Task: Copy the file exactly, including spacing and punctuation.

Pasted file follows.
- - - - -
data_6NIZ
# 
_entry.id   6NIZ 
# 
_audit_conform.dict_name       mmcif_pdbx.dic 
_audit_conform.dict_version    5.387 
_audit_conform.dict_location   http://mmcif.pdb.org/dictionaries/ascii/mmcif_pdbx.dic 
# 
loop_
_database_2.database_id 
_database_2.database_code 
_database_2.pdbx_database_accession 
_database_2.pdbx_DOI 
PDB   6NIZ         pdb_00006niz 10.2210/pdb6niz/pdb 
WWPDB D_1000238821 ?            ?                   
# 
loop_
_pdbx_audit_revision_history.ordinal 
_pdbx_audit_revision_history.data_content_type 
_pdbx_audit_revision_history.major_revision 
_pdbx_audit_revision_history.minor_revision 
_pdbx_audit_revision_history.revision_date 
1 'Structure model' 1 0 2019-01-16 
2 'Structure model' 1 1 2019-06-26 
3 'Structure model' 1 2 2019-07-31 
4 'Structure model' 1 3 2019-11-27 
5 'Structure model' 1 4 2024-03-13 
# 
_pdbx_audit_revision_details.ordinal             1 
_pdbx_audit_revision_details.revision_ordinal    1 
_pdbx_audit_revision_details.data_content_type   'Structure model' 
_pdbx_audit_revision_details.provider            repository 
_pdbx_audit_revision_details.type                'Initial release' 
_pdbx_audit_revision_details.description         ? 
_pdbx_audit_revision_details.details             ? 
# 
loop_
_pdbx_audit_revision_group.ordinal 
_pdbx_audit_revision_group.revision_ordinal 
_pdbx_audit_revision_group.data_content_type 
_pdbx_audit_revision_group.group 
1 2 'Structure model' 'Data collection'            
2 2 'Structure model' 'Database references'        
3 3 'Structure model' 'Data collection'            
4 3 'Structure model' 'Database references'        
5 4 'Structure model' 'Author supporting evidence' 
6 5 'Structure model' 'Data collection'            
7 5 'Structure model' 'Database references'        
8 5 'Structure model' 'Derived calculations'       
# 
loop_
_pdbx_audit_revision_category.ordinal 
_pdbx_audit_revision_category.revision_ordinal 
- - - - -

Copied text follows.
data_6NIZ
# 
_entry.id   6NIZ 
# 
_audit_conform.dict_name       mmcif_pdbx.dic 
_audit_conform.dict_version    5.387 
_audit_conform.dict_location   http://mmcif.pdb.org/dictionaries/ascii/mmcif_pdbx.dic 
# 
loop_
_database_2.database_id 
_database_2.database_code 
_database_2.pdbx_database_accession 
_database_2.pdbx_DOI 
PDB   6NIZ         pdb_00006niz 10.2210/pdb6niz/pdb 
WWPDB D_1000238821 ?            ?                   
# 
loop_
_pdbx_audit_revision_history.ordinal 
_pdbx_audit_revision_history.data_content_type 
_pdbx_audit_revision_history.major_revision 
_pdbx_audit_revision_history.minor_revision 
_pdbx_audit_revision_history.revision_date 
1 'Structure model' 1 0 2019-01-16 
2 'Structure model' 1 1 2019-06-26 
3 'Structure model' 1 2 2019-07-31 
4 'Structure model' 1 3 2019-11-27 
5 'Structure model' 1 4 2024-03-13 
# 
_pdbx_audit_revision_details.ordinal             1 
_pdbx_audit_revision_details.revision_ordinal    1 
_pdbx_audit_revision_details.data_content_type   'Structure model' 
_pdbx_audit_revision_details.provider            repository 
_pdbx_audit_revision_details.type                'Initial release' 
_pdbx_audit_revision_details.description         ? 
_pdbx_audit_revision_details.details             ? 
# 
loop_
_pdbx_audit_revision_group.ordinal 
_pdbx_audit_revision_group.revision_ordinal 
_pdbx_audit_revision_group.data_content_type 
_pdbx_audit_revision_group.group 
1 2 'Structure model' 'Data collection'            
2 2 'Structure model' 'Database references'        
3 3 'Structure model' 'Data collection'            
4 3 'Structure model' 'Database references'        
5 4 'Structure model' 'Author supporting evidence' 
6 5 'Structure model' 'Data collection'            
7 5 'Structure model' 'Database references'        
8 5 'Structure model' 'Derived calculations'       
# 
loop_
_pdbx_audit_revision_category.ordinal 
_pdbx_audit_revision_category.revision_ordinal 